According to a recent study by DP World, artificial intelligence (AI) has become an essential tool for 98% of executives, transforming various aspects of their supply chain operations. The Trade in Transition report reveals that in response to concerns about rising supply-chain costs, 34% of companies are utilizing AI technology to control trade expenses.
The report emphasizes that incorporating AI into supply-chain management is enabling organizations to reduce logistics costs, manage inventory more efficiently, and enhance service levels. It highlights the evolving trends in inventory management in an uncertain market, noting that just-in-time supply chains are less prevalent, and the just-in-case inventory model is being refined to strike the right balance between resilience and cost management.
Digital tools are being employed by 34% of executives to improve inventory management, which is seen as the most effective strategy for cutting supply chain costs. Furthermore, 35% of executives are using AI to optimize inventory levels, underlining the increasing reliance on technological solutions.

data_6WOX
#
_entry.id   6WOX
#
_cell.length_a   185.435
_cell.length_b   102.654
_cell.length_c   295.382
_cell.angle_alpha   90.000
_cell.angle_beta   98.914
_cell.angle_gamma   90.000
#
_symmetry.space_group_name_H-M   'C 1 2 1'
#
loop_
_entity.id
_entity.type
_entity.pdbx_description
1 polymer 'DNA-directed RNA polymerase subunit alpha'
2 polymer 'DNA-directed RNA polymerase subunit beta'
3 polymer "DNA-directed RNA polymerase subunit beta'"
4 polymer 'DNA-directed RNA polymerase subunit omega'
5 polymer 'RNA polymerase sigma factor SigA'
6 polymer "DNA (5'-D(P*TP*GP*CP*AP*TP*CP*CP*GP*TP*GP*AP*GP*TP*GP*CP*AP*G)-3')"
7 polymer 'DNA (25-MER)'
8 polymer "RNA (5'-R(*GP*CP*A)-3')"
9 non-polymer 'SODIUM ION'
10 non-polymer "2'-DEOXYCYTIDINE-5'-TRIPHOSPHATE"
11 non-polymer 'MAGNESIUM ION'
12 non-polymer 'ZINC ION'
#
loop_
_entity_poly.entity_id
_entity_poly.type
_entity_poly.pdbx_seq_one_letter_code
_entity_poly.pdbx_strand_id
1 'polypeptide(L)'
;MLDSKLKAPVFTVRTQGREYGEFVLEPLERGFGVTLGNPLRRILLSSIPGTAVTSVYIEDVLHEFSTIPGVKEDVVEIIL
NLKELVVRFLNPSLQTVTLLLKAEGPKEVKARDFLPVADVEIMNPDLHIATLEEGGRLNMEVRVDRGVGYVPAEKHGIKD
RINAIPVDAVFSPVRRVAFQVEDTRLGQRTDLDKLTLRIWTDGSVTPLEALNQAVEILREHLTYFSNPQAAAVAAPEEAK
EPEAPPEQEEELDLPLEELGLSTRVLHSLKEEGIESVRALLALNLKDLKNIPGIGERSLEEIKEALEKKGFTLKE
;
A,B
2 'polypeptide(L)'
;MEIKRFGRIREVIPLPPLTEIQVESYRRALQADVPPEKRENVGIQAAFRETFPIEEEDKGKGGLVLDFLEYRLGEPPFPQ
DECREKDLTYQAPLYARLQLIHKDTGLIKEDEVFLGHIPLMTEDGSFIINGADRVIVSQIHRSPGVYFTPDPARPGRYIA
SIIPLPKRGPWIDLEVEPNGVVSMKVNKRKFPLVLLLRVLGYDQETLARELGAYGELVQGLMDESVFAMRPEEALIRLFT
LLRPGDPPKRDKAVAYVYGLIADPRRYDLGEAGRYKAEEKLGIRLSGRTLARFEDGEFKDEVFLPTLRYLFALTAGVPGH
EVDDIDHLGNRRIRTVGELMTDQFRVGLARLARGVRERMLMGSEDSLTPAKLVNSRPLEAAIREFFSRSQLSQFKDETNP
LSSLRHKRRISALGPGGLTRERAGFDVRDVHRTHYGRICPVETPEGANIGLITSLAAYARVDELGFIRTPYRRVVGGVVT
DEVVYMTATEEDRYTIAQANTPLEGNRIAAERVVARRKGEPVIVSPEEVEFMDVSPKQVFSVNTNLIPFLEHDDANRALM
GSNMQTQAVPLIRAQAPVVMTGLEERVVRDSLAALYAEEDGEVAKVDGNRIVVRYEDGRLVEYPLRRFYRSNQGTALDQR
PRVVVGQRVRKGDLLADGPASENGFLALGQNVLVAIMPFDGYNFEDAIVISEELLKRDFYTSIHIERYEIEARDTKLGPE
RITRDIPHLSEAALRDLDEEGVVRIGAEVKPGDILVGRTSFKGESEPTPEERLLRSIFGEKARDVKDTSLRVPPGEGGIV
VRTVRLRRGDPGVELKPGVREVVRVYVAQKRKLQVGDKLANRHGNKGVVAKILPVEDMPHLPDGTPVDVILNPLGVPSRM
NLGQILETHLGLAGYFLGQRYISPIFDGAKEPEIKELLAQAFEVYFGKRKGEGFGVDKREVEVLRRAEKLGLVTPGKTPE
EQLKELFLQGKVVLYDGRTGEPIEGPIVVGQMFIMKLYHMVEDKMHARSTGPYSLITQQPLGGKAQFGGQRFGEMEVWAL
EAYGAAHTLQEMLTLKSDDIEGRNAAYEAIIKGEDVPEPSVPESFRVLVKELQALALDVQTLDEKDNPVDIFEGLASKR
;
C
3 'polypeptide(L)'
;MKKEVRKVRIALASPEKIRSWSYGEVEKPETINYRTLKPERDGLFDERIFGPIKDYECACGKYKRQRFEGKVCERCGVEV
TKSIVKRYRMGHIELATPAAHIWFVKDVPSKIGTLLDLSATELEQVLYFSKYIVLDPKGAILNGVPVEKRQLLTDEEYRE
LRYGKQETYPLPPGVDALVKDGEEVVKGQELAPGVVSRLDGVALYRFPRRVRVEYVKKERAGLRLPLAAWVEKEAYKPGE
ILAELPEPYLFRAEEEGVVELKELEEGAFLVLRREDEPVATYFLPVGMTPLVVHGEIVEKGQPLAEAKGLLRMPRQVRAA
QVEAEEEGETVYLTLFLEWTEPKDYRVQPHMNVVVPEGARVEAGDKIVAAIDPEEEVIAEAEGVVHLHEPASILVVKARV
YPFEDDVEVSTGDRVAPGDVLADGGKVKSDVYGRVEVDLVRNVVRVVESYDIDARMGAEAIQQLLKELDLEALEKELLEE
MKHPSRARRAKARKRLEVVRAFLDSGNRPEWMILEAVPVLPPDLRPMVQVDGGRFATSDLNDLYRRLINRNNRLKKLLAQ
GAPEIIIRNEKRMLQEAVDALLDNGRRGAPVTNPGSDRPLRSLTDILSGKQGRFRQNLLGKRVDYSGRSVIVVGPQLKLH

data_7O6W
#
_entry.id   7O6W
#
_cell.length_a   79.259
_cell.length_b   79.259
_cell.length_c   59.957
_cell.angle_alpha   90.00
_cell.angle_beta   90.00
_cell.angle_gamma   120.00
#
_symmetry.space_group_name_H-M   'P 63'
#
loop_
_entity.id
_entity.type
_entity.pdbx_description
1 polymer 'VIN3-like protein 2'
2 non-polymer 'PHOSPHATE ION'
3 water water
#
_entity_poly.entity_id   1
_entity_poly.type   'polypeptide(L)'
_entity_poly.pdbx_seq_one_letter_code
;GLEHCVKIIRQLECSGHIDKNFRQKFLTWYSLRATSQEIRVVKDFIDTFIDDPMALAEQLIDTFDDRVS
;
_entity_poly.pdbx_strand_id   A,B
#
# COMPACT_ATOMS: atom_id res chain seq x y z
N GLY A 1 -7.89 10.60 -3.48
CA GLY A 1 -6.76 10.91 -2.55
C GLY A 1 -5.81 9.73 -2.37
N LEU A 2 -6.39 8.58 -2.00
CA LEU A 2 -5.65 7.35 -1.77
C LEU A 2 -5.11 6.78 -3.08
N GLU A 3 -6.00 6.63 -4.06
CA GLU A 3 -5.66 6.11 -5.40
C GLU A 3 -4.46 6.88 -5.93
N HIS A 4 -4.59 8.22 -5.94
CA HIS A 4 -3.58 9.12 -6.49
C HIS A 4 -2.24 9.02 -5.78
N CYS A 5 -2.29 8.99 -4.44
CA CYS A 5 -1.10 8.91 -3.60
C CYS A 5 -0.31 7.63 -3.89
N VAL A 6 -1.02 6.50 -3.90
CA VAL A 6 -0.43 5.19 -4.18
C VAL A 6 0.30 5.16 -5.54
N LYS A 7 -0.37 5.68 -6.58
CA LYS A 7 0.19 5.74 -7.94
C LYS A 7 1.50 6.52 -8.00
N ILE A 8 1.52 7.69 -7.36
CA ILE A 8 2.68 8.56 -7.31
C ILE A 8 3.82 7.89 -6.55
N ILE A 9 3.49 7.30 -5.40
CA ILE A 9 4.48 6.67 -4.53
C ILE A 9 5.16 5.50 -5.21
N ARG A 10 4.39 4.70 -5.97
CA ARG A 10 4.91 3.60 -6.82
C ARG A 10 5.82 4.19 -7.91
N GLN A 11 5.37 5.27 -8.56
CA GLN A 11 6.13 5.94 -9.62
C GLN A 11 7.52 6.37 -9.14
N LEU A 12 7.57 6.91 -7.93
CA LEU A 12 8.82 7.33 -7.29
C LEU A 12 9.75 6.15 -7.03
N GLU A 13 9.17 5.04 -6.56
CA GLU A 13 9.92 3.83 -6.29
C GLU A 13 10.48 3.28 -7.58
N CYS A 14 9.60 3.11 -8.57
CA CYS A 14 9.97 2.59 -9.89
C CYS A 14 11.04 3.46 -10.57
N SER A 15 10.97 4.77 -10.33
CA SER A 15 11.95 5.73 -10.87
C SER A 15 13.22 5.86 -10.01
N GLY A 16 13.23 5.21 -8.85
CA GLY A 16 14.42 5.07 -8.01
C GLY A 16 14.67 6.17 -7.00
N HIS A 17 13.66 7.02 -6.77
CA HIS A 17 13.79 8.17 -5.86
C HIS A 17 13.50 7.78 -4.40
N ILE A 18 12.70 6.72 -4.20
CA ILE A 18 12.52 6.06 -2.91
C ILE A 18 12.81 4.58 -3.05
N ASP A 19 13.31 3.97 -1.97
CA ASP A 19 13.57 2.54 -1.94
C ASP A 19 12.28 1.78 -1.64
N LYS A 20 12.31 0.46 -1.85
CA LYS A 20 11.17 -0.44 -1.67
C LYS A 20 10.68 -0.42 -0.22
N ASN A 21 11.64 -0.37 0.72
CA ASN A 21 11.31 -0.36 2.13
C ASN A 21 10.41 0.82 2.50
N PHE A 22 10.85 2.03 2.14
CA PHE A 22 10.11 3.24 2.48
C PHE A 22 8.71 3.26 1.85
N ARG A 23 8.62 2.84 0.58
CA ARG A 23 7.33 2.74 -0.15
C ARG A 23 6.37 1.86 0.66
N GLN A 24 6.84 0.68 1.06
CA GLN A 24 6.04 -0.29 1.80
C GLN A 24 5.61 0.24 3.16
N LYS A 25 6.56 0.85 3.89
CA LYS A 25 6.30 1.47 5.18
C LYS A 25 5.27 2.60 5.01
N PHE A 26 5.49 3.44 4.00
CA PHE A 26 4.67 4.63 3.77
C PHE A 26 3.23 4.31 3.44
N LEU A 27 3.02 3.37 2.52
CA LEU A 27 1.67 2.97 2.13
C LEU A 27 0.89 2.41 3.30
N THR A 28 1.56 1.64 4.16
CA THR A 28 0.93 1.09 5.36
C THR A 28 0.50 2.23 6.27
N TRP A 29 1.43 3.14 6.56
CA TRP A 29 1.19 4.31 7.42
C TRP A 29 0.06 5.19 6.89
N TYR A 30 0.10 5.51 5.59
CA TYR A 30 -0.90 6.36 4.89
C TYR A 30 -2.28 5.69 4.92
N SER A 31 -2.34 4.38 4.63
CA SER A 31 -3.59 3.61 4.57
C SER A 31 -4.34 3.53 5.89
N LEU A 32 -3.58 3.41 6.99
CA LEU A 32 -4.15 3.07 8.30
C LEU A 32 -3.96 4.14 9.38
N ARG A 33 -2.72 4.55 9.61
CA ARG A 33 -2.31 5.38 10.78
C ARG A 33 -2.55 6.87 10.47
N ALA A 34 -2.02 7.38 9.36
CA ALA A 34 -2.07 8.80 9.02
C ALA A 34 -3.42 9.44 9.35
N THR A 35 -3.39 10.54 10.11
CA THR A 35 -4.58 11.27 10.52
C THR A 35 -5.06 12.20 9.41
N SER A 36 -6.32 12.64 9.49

The report underscores the significance of efficient inventory management, stating that companies lose approximately US$1.8 trillion annually due to inventory issues. Addressing these challenges could lead to a substantial increase in sales, showcasing the direct impact of streamlined inventory on business growth. However, the report advises that this must be balanced against business resilience strategies to mitigate risks from potential unforeseen events.
In terms of wider supply chain trends, the DP World report notes that while executives still prefer supply chain diversification, a shift towards fewer supplier partnerships is underway. In 2023, 45% of executives favored diversification as the primary supply-chain strategy, but 26% of companies chose to work with fewer suppliers, representing a 16% increase from 2022.
The report acknowledges the counterintuitive nature of this trend, attributing it to businesses focused on capacity building favoring working with fewer suppliers. This streamlined approach to supplier engagement is observed consistently across regions and sectors, indicating a structural evolution in supply chain strategies.
Looking ahead to 2024, the report suggests that transport costs are likely to be the leading obstacle for firms aiming to increase exports. It concludes that navigating fluctuating costs, logistical deficits, and changing consumer behavior remains a crucial aspect of contemporary trade and commerce.
These findings align with a recent Gartner survey, which revealed that half of supply chain leaders plan to embrace Gen AI within the next 12 months, with an additional 14% already implementing such solutions.